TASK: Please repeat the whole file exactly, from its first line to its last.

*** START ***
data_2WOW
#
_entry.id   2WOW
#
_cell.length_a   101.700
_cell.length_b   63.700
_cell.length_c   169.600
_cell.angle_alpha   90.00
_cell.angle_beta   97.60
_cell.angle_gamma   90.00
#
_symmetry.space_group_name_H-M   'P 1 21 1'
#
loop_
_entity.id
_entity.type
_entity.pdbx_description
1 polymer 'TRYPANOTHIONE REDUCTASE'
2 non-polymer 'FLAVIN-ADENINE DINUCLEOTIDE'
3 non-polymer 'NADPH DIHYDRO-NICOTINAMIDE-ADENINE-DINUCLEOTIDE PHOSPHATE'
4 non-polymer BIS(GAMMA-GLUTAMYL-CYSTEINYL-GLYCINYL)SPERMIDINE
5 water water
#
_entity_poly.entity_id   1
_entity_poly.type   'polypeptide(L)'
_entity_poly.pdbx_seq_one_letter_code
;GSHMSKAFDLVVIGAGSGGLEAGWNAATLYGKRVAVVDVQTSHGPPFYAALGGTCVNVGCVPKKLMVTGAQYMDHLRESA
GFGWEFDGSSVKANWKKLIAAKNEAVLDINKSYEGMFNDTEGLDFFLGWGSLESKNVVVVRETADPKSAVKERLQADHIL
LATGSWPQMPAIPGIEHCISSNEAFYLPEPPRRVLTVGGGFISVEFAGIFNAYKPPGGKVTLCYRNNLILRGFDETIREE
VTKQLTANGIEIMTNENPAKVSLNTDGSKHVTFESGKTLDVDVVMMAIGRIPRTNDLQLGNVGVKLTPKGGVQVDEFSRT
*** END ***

data_2WOW
#
_entry.id   2WOW
#
_cell.length_a   101.700
_cell.length_b   63.700
_cell.length_c   169.600
_cell.angle_alpha   90.00
_cell.angle_beta   97.60
_cell.angle_gamma   90.00
#
_symmetry.space_group_name_H-M   'P 1 21 1'
#
loop_
_entity.id
_entity.type
_entity.pdbx_description
1 polymer 'TRYPANOTHIONE REDUCTASE'
2 non-polymer 'FLAVIN-ADENINE DINUCLEOTIDE'
3 non-polymer 'NADPH DIHYDRO-NICOTINAMIDE-ADENINE-DINUCLEOTIDE PHOSPHATE'
4 non-polymer BIS(GAMMA-GLUTAMYL-CYSTEINYL-GLYCINYL)SPERMIDINE
5 water water
#
_entity_poly.entity_id   1
_entity_poly.type   'polypeptide(L)'
_entity_poly.pdbx_seq_one_letter_code
;GSHMSKAFDLVVIGAGSGGLEAGWNAATLYGKRVAVVDVQTSHGPPFYAALGGTCVNVGCVPKKLMVTGAQYMDHLRESA
GFGWEFDGSSVKANWKKLIAAKNEAVLDINKSYEGMFNDTEGLDFFLGWGSLESKNVVVVRETADPKSAVKERLQADHIL
LATGSWPQMPAIPGIEHCISSNEAFYLPEPPRRVLTVGGGFISVEFAGIFNAYKPPGGKVTLCYRNNLILRGFDETIREE
VTKQLTANGIEIMTNENPAKVSLNTDGSKHVTFESGKTLDVDVVMMAIGRIPRTNDLQLGNVGVKLTPKGGVQVDEFSRT